As Western rulers talk up the possibility of more intervention in Syria again, one of their last victims, Libya, is mired in chaos. Libya is being torn apart by a vicious war fought by generals and governments backed by rival imperial powers.
The US and Britain backed the overthrow of dictator Muammar Gaddafi in 2011. David Cameron said at the time, “Our view is clear—there is no decent future for Libya with Colonel Gaddafi remaining in power.”
That “decent future”, which ordinary Libyans were excluded from planning, has left tens of thousands dead and 450,000 people internally displaced.
The Libyan coast has become the centre of the booming people-smuggling industry. A recent International Organization for Migration (IOM) report shows that people forced to stay in Libya are being tortured and auctioned off as slaves.
Women are sold into sexual slavery and their families bribed for ransom money.
The chaos that has engulfed the country since 2011 is concentrated in the refugee crisis which has unfolded on its shores (see box).
The IOM says that, as of March, so far this year 23,125 people have attempted to cross the central Mediterranean to Italy. Of these, 595 are known to have died—that’s an increase on the same period last year.
If that’s a “decent future”, we can only imagine what Cameron’s idea of a bleak future might look like.
But in truth Britain’s intervention had nothing to do with the lives of ordinary Libyans.
It was about stemming the revolutionary tide that swept the Middle East and North Africa in 2011. Libyans rose up against dictator Gaddafi as part of that revolt. He responded by trying to crush the revolt with a brutal military crackdown. Different Western powers, including Britain and France, then backed intervention against him to defend their own interests.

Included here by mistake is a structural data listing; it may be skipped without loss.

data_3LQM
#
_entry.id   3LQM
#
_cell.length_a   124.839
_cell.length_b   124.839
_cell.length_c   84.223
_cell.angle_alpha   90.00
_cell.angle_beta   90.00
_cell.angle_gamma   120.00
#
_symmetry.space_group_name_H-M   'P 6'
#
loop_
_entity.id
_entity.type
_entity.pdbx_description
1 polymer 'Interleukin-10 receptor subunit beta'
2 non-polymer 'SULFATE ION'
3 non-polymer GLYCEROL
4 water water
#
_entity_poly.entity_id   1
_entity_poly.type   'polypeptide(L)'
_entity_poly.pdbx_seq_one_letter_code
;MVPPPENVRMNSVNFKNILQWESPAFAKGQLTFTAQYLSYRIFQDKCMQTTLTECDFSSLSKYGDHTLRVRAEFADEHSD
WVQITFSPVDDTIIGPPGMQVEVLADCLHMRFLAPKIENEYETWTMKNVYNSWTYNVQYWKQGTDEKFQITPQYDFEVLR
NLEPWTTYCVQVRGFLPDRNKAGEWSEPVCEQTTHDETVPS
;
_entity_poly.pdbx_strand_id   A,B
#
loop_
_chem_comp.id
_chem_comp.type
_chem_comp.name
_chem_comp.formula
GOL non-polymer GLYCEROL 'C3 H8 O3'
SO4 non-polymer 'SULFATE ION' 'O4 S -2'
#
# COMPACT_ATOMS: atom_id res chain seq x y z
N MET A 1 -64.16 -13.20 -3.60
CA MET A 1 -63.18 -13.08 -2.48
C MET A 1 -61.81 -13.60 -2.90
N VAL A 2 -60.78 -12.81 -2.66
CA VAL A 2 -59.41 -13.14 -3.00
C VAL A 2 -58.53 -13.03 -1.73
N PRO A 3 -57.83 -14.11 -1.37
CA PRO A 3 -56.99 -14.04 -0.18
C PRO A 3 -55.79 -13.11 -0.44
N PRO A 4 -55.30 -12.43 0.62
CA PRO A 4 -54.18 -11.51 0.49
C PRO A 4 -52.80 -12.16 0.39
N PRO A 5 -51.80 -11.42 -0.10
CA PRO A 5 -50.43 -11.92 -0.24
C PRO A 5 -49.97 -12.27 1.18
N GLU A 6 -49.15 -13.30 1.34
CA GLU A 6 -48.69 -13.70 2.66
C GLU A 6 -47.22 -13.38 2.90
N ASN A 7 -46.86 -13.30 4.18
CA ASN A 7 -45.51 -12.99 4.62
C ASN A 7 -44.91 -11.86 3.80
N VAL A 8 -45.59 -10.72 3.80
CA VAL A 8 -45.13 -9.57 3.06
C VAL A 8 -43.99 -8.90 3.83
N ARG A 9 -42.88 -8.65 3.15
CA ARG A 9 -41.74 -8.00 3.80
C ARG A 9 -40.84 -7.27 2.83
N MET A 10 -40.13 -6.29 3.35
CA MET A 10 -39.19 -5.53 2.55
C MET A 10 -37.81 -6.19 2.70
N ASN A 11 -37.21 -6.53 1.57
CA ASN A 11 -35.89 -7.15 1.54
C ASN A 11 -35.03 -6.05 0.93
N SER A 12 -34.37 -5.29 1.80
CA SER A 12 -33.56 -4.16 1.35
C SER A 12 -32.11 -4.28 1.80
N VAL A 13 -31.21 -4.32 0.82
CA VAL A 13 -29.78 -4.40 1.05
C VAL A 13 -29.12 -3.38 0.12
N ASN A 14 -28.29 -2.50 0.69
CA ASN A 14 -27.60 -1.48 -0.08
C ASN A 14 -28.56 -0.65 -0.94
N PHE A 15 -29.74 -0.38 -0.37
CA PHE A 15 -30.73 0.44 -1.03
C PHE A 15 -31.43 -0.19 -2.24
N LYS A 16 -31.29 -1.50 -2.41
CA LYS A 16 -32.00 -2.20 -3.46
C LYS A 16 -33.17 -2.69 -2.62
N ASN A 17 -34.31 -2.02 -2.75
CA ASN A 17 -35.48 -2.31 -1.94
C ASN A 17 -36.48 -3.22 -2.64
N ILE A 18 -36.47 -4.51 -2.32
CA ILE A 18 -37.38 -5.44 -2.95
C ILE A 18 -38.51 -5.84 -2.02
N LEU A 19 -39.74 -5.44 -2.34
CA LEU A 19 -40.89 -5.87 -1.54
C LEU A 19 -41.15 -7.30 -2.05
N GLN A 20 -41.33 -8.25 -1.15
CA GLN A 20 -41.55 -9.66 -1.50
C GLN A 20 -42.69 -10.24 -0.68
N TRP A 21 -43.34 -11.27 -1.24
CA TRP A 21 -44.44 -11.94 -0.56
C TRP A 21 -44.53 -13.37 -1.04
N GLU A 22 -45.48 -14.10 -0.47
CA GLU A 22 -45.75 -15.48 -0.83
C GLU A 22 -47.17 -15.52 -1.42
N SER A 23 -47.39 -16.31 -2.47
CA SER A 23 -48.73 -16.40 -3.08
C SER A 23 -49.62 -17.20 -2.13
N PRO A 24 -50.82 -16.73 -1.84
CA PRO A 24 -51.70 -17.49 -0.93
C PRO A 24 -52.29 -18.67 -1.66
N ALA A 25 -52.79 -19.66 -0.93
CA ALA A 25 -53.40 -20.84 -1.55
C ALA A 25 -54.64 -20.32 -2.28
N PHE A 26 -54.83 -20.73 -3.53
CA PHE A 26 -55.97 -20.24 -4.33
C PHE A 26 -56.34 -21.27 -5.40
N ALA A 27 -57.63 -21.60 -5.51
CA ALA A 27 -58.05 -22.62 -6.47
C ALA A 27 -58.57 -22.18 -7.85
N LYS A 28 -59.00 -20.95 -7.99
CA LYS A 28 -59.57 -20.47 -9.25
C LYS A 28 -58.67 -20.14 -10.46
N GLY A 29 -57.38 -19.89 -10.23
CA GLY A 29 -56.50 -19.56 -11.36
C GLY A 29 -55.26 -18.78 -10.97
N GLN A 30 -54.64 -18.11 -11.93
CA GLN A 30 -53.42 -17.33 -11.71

In Britain Tory politicians such as Cameron, Liam Fox and William Hague revived the idea of “humanitarian intervention”. This was the same lie that Tony Blair used to justify invading Iraq in 2003.
They claimed it was about protecting Libyans being slaughtered by Gaddafi’s forces. In reality it was about gaining access to Libya’s oil fields and attempting to install a regime friendly to the West.
A parliamentary report last year said Cameron’s intervention in Libya was “an opportunistic policy of regime change”.
It said he was responsible for “political and economic collapse, humanitarian and migrant crises, widespread human rights violations, the spread of Gaddafi regime weapons across the region and the growth of [Isis] in North Africa”.
The revolutionary process of the Arab Spring swept dictators from power, taking different courses in different states.
In Syria, a popular uprising against Bashar al-Assad has been drowned in blood. In Libya, the US and Britain cynically hijacked the revolt to topple the dictator Gaddafi.
The British state, the US and the EU are responsible for the chaos. And by cutting off migration routes they force people to stay in a state being ripped apart by warring factions.
At a meeting of the G7 last week it issued a statement which read, “There is no military solution to Libya’s problems.”
That’s an understatement. The West’s militaries are at the heart of Libya’s problems.
Big powers move their pieces around the grand chess board
The foreign ministers of the seven richest countries in the world—the G7 group—met in Italy last week. The first item on the agenda was Syria, the second was Libya.
Bumbling British foreign secretary Boris Johnson went to the summit hoping to win sanctions on Russia. He wanted to pressure president Putin into dropping support for Syrian dictator Bashar al-Assad.